Macau casino operator Galaxy Entertainment Group Ltd on Thursday reported revenue of HKD18.5 billion (US$2.36 billion) for the first quarter of 2018, up 32 percent from the prior-year period, supported by “record” mass-market gaming revenue and “strong” VIP revenue.
The company reported what it said was “quarterly record” adjusted earnings before interest, taxation, depreciation and amortisation (EBITDA) of HKD4.3 billion, up 36 percent year-on-year. Judged quarter-on-quarter, adjusted EBITDA rose by 4 percent, the firm said in a filing.
The company said it “played unlucky” during the first quarter, which it said decreased the firm’s quarterly adjusted EBITDA by approximately HKD98 million.
“We are very pleased to report that we have experienced a positive start to 2018, with all-time record quarterly adjusted EBITDA. This represents our 9th consecutive quarter of EBITDA growth despite competitive new capacity being added to the [Macau] market,” Lui Che Woo, chairman and founder of Galaxy Entertainment, said in a statement accompanying the selected first-quarter numbers.
In a note on Thursday, JP Morgan Securities Asia Ltd said Galaxy Entertainment’s EBITDA margin had “edged up to a record 23.3 percent”, versus 23.1 percent in fourth quarter 2017 and 22.6 percent in first quarter 2017.
“This suggests cost savings are still under way, though it’s difficult to analyse accurately given changes in its disclosure,” wrote analysts DS Kim and Sean Zhuang, referring to the casino firm’s way of giving information about its results.
Galaxy Entertainment’s total gaming revenue reached approximately HKD17.2 billion in the first quarter of 2018, up 31 percent from the prior-year period, the firm said.
The casino operator saw its revenue from mass table games increase 17 percent year-on-year to HKD6.7 billion, while VIP revenue jumped 44 percent from a year earlier to HKD9.9 billion, with a win hold of 3.4 percent. The firm said that a modest volume increase in VIP turnover “was more than offset by not playing as lucky”.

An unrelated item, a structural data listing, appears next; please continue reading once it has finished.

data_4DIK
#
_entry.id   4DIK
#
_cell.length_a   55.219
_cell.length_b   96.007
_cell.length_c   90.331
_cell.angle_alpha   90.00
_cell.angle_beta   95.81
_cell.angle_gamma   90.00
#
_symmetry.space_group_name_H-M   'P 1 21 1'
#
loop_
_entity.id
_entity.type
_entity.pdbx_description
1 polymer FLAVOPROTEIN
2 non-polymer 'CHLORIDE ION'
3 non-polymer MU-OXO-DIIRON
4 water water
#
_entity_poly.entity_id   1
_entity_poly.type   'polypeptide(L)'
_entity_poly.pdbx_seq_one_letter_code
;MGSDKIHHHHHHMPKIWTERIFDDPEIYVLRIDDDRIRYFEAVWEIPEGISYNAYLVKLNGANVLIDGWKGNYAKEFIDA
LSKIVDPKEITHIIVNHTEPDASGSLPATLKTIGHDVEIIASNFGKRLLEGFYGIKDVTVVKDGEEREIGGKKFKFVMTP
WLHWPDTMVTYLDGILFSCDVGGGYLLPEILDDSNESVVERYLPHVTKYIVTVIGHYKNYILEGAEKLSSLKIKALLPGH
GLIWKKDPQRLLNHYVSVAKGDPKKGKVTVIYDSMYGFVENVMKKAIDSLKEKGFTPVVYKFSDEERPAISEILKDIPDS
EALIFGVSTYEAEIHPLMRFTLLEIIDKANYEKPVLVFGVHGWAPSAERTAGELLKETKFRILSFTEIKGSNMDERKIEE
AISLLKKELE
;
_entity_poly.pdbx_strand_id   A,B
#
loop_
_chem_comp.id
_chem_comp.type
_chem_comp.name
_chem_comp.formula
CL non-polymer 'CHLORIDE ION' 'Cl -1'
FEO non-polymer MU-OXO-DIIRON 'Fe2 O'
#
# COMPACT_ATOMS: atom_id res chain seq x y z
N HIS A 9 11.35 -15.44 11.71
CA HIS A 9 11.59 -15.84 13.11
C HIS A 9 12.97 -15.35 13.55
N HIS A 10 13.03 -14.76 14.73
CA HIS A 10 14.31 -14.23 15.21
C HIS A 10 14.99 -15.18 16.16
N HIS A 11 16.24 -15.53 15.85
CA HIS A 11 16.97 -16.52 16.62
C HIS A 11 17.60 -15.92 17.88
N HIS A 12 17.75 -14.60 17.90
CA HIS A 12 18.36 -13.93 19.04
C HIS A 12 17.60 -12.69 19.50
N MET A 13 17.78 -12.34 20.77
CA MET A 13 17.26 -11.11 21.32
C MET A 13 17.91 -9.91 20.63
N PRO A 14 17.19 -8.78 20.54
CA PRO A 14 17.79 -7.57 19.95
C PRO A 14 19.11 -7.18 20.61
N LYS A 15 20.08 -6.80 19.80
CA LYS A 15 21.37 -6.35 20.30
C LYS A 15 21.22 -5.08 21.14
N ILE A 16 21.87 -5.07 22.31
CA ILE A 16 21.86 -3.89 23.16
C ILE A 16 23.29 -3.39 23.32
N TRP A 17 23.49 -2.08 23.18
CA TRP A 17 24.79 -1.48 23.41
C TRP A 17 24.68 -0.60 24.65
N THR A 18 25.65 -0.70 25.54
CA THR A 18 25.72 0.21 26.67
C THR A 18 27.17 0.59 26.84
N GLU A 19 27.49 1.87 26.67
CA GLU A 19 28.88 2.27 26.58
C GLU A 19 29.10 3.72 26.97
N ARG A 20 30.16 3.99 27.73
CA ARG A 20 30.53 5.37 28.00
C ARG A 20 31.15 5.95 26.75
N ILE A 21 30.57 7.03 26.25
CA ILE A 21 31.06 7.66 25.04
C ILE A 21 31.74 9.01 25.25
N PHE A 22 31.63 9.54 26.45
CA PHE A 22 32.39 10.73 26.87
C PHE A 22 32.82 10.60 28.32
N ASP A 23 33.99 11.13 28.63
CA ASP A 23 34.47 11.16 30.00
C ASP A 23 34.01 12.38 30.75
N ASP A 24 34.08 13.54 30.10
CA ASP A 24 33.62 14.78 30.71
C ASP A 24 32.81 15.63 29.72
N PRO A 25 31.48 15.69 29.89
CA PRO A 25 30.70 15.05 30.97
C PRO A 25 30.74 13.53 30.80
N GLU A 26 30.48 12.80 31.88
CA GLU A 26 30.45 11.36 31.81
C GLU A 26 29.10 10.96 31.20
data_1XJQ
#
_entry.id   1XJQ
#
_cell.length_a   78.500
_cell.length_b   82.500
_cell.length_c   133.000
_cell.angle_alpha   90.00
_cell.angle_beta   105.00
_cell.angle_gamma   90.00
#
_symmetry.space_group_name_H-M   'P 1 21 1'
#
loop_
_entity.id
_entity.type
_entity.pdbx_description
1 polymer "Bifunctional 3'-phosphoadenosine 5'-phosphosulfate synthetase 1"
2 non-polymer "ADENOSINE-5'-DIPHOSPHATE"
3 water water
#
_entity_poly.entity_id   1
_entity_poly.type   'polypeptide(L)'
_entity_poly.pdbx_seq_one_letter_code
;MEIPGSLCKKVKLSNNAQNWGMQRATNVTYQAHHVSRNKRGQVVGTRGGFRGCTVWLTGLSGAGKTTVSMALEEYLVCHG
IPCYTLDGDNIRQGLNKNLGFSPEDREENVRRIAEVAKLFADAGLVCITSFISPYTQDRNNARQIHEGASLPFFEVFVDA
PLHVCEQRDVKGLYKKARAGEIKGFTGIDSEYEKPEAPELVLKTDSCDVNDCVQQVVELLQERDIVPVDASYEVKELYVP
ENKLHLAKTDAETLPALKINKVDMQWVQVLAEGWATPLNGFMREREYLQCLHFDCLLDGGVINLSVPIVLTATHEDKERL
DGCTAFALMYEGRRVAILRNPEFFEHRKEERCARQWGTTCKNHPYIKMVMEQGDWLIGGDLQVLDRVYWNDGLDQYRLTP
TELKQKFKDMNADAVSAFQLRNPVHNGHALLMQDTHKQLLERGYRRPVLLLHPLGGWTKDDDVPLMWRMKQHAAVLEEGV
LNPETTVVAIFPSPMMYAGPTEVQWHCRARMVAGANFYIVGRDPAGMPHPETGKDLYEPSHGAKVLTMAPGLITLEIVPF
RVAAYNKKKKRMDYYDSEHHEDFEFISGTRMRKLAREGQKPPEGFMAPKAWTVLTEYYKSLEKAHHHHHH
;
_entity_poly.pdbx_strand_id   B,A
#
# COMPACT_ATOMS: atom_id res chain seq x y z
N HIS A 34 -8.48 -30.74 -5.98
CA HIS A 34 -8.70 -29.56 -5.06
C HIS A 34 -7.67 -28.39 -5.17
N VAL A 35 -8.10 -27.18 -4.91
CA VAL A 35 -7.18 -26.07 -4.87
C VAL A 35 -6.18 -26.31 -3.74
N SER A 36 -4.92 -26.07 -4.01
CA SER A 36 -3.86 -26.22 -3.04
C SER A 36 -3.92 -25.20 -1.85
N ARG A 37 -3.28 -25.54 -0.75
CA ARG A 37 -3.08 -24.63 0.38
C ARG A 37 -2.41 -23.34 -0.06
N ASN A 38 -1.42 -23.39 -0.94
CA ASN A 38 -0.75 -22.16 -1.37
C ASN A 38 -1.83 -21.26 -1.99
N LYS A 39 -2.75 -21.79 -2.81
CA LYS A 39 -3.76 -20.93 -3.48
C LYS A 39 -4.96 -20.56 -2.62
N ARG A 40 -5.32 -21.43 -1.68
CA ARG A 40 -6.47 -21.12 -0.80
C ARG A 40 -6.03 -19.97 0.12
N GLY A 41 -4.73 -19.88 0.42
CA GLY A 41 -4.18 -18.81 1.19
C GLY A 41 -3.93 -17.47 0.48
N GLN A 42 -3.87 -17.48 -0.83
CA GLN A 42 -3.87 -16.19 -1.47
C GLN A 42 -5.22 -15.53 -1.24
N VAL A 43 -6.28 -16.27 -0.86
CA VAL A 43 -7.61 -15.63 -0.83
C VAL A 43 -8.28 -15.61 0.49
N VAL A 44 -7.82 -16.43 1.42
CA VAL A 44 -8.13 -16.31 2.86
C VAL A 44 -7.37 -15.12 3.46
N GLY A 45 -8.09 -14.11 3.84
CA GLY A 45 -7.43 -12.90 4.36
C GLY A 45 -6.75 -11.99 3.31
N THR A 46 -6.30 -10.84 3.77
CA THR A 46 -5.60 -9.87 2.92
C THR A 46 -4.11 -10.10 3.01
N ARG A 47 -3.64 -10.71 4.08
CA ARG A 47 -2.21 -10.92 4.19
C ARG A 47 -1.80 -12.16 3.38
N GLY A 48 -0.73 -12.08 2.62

Galaxy Entertainment said its flagship property Galaxy Macau generated HKD13 billion in revenue in the three months to March 31, up 27 percent year-on-year. The property’s adjusted EBITDA rose 26 percent year-on-year to HKD3.3 billion.
StarWorld Macau (pictured), on the Macau peninsula, reported first-quarter revenue of HKD4.5 billion, up 45 percent year-on-year. Adjusted EBITDA for the property rose by 55 percent year-on-year to HKD1 billion.
Broadway Macau, which does not offer a VIP rolling chip programme, recorded revenue of HKD142 million in the first quarter of 2018, an increase of 5 percent from the prior-year period. The property recorded adjusted EBITDA of HKD13 million for the quarter ended March 31, compared to HKD6 million a year earlier.
The casino operator said it had cash and liquid investments of HKD41.8 billion and net cash of HKD34.5 billion as of March 31, 2018. The company had debt of HKD7.3 billion at the end of the first quarter.
“Our strong balance sheet combined with substantial cash flow from operations allows us to return capital to shareholders via dividends and to fund our development pipeline and international expansion plans,” said the casino firm.
The group paid on April 27 a special dividend of HKD0.41 per share, a 58-percent increase compared to April 2017.
Galaxy Entertainment’s expansion plans include the long-expected Phase 3 and Phase 4 of Galaxy Macau. The new phases will include gaming, 4,500 hotel rooms, convention and exhibition space, and a 16,000-seat arena. The company said it continues to explore opportunities in overseas markets, including Japan and the Philippines.
Galaxy Entertainment announced in December an up to US$500-million investment for the holiday island of Boracay, in the Philippines, in partnership with Leisure and Resorts World Corp. In Thursday’s filing, the Hong Kong-listed firm said it intends to build a “premium quality, eco-friendly, low density, low rise resort that would include a small casino with up to only 60 tables”.
The project however has been put in doubt as President Rodrigo Duterte has said he was not in favour of developing a casino on Boracay. The Philippine government meanwhile announced that Boracay will be closed to tourists for six months starting from April 26. The shutdown is referred to as an environmental clean up initiative.
“We support the Philippine government’s decision to temporarily close Boracay and their restoration initiative for the island,” said Galaxy Entertainment in its Thursday filing. “We continue to work with our local partner to seek further clarification,” it added.
Galaxy Entertainment said additionally that it will “actively pursue” the development of a casino resort in Japan with its partner Société des Bains de Mer et du Cercle des Étrangers à Monaco, also known as SBM. Galaxy Entertainment last month announced the hiring of Ted Chan Ying Tat as chief operating officer of its “Japan development team”.
“We are encouraged by the recent tabling of the IR Implementation Bill with the Diet [parliament] and we look forward to the outcome of the Diet debate,” said the casino operator in Thursday’s filing.
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Vitaly Umansky, Eunice Lee and Kelsey Zhu
Sanford Bernstein analysts